In order to truly get into the details of what it would take to bring a town-wide 40 km/h speed limit to Collingwood, staff will first need to look into how much such an investigation would cost in time and money.
During Monday night’s council meeting, councillors and staff discussed a motion brought forward by Coun. Yvonne Hamlin to have staff investigate the possibility of setting the maximum speed for all roads in the municipality to a maximum of 40 km/h.
However, discussion hit a speed bump when Manager of Engineering, John Velick, told councillors such a request could carry a significant cost.
“If we’re going to collect data on (this) and sort through the thousands of accidents that have occurred over the years, that’s going to take time and money,” said Velick.
When making her opening comments on her intent behind the motion, Hamlin said she didn’t expect that all roads in town would be affected by such a change.
“That wouldn’t make sense,” said Hamlin. “I’m really thinking of – and I know staff would as well, if they were looking at it – local roads and collector roads. Not arterial roads.”
“I would also be hoping for a quick turnaround on this,” she said.
Hamlin noted many residents had submitted comments since the motion was tabled, many pointing to the advantages of reducing the speed limit.
“There are bad drivers out there. That’s true, but I think, notwithstanding that, with a lower speed limit at least we know that if accidents happen, at a lower speed limit it’s better for anyone who is at the bad end of that,” said Hamlin.
Coun. Mariane McLeod asked Collingwood Fire chief Ross Parr how many motor vehicle collisions the department responded to last year. He said there had been 128, however clarified that was all motor vehicle collisions, not just ones involving pedestrians.
McLeod also asked Coun. Kathy Jeffery as chair of the Collingwood Police Services Board if there had been discussions with the OPP regarding enforcement.
“Traffic enforcement is a constant conversation,” said Jeffery. “So far, the recommendation has been continuing with police enforcement, even with the automated enforcement system. It’s like any other resource. They only have so many and they can only be at so many places at once.”
“It is a top priority with them,” she said.
McLeod said that since council had just passed their new traffic calming policy, she deferred adding more on the subject until they had a chance to see how it unfolded.
“I’d like to see if it works before we override it,” she said.
Deputy Mayor Keith Hull asked if it would be worthwhile to consult with other neighbouring municipalities on the subject including the Town of the Blue Mountains, Clearview and both Grey and Simcoe Counties.
He also addressed comments on the issue he had seen on social media.
“I tried to stay away from reading comments, but it’s really disappointing. I read some of the comments specifically directed at (Coun. Hamlin), because that is the name attached to this, that were quite derogatory and inflammatory. It’s really a shame because all you’re asking is to have a conversation and ask for a report,” said Hull.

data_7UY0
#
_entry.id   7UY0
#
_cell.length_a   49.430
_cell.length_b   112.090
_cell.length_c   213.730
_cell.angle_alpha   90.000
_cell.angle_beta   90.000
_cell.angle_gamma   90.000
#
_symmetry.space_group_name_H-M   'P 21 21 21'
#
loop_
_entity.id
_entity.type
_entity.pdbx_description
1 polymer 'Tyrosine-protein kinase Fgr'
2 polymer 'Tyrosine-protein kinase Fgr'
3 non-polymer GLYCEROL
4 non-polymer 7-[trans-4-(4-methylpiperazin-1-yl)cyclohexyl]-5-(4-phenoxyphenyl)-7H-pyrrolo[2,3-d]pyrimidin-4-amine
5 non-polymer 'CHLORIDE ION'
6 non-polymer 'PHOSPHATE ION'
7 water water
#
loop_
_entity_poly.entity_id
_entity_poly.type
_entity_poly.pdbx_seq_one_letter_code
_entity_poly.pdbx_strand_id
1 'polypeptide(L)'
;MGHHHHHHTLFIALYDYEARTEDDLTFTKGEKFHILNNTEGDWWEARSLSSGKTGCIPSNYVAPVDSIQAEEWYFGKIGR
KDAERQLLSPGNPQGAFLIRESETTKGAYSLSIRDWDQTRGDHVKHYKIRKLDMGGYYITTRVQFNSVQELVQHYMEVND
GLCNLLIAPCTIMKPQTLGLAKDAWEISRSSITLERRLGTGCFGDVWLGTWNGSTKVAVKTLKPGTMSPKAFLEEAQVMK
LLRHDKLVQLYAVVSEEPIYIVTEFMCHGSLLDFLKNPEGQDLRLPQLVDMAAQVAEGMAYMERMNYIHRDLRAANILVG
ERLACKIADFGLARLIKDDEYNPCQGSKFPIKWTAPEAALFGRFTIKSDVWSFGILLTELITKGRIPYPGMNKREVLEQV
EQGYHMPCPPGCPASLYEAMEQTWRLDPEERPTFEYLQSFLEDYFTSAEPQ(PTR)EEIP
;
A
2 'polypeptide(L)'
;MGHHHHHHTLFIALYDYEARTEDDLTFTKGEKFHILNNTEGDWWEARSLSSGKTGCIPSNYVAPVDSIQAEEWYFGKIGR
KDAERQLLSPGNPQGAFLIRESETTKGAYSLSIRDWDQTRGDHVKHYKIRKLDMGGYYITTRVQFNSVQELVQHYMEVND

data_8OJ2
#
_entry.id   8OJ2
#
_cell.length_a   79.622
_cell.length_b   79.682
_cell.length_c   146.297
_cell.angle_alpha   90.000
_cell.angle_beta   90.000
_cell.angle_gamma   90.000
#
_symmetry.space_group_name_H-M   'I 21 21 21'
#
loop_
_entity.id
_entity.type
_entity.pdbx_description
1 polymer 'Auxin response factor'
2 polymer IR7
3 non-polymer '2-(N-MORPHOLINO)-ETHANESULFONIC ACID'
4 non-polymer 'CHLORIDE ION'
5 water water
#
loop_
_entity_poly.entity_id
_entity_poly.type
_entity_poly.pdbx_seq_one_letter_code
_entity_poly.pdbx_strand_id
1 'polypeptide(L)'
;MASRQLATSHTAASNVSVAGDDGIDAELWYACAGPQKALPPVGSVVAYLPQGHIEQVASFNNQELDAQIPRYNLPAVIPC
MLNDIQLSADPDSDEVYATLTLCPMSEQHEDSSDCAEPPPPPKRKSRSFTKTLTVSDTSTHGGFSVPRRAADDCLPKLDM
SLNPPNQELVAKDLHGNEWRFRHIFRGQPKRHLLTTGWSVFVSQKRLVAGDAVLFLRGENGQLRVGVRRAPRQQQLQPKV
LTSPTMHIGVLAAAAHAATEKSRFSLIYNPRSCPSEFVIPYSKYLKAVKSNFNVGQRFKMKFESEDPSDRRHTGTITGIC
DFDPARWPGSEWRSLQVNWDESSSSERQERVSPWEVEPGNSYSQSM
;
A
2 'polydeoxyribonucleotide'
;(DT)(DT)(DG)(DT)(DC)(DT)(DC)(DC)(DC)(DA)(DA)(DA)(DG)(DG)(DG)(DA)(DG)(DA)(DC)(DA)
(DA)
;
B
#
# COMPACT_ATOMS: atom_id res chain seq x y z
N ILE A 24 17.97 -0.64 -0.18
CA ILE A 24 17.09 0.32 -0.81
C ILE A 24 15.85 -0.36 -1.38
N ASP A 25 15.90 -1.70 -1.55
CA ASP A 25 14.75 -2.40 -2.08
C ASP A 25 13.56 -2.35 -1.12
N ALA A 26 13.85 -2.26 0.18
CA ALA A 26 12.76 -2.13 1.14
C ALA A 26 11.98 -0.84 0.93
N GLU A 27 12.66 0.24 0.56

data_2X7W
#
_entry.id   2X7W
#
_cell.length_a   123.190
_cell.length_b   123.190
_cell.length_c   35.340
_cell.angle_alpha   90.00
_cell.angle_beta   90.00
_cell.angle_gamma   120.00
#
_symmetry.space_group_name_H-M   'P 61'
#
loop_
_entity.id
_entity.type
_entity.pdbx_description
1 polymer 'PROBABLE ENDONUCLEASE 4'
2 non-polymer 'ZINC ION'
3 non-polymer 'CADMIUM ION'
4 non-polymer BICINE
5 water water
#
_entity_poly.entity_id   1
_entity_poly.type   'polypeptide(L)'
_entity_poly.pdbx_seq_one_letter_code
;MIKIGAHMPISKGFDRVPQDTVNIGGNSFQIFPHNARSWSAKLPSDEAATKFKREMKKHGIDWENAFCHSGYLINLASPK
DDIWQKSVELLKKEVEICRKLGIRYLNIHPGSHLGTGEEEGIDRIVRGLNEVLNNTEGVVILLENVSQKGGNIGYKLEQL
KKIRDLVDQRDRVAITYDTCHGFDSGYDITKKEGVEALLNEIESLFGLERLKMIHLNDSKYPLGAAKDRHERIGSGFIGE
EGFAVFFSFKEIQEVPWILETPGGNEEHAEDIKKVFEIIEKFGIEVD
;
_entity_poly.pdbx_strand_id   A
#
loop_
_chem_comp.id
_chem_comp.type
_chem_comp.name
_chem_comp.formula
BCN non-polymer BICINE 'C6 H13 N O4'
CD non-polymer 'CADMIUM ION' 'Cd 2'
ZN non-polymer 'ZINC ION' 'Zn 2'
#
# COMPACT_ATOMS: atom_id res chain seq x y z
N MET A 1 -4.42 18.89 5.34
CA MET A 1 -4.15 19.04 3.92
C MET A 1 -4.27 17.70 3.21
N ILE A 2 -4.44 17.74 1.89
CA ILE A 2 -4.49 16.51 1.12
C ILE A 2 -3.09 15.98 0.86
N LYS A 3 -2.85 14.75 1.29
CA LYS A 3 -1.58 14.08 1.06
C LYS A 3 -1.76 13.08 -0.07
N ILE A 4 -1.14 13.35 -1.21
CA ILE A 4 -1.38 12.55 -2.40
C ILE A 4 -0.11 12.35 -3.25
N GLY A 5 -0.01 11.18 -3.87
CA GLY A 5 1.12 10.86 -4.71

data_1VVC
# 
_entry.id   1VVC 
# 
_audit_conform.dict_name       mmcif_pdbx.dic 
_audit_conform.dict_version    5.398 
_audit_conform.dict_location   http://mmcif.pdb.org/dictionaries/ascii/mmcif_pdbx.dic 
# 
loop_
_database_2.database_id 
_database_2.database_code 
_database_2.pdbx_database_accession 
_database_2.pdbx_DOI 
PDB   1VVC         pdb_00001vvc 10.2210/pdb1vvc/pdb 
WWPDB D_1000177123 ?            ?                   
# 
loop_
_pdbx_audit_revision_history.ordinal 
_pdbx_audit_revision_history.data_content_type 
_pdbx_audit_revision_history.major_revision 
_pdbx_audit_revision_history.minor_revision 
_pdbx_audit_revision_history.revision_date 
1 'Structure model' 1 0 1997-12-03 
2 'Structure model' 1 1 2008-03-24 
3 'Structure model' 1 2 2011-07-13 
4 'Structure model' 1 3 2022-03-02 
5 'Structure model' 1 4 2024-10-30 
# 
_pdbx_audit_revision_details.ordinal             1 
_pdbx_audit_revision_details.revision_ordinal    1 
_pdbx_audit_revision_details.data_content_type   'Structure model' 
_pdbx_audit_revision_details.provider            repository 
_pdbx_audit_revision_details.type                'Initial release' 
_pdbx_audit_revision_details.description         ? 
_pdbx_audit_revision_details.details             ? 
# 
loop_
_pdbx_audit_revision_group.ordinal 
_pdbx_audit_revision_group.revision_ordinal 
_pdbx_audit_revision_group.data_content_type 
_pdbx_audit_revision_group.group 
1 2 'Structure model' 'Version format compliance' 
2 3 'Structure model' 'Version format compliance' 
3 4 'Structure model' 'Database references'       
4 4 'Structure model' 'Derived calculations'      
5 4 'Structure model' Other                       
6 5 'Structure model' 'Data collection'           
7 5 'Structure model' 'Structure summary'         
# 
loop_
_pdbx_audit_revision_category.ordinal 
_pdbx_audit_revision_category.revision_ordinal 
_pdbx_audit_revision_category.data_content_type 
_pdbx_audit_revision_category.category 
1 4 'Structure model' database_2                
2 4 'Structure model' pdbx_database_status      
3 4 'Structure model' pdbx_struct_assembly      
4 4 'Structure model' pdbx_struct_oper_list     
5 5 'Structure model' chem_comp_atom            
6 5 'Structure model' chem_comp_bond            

Coun. Tina Comi spoke against the option to refer it back to staff.
“The way other municipalities have done this, is they vote on whether they want 40 km/h speed limits. Staff tell them how much it will be to replace all the signs. They come back with a number, they vote and boom, it’s done,” said Comi.
“If there’s one thing our residents are at their absolutely maximum capacity at, in my opinion, are reports about reports about reports,” she said. “Now, we want a report about a report to calm our traffic? I’m a little baffled by this. I don’t think I’m oversimplifying.”
“It’s completely within our purview to drop the speed limit, right now if we want to,” she said.
Hamlin’s motion is in response to an earlier presentation on a proposed traffic calming policy made to a council committee last month, which was passed at council this week.
Michael Cullip of Tatham Engineering and Velick presented the traffic calming study and a list of options to council’s development and operations standing committee on May 10.
As part of the presentation, Cullip cited a study by Eric Rosén and Ulrich Sander (both in Sweden) on pedestrian fatality risk as a function of car impact speed, which indicates the fatality risk for a pedestrian when a car is travelling at 50 km/h is more than twice as high as the risk at 40 km/h and more than five times higher than the risk at 30 km/h.
In the presentation, Cullip said a pedestrian hit by a vehicle travelling at 25 miles per hour (40 km/h) has an 89 per cent chance of survival, compared to a 68 per cent chance if a car is travelling at 35 miles per hour (56 km/h).
During Monday's meeting, McLeod spoke in favour of referring the matter back to staff first, as she had questions about how this would impact the existing 40 km/h roads and spaces in Collingwood.
“I would like some specifics based on facts, not on feelings,” said McLeod. “It wouldn’t be 40 everywhere in Collingwood. That’s not the message I want to send.”
“We have a lot on our plate right now. There is a lot of information being requested of our staff,” she said.
Council voted to refer the issue back to staff to prepare a preliminary report on the scope, costs, and timelines associated with a staff investigation of a town-wide 40km/h speed limit, to be brought forward at a future meeting.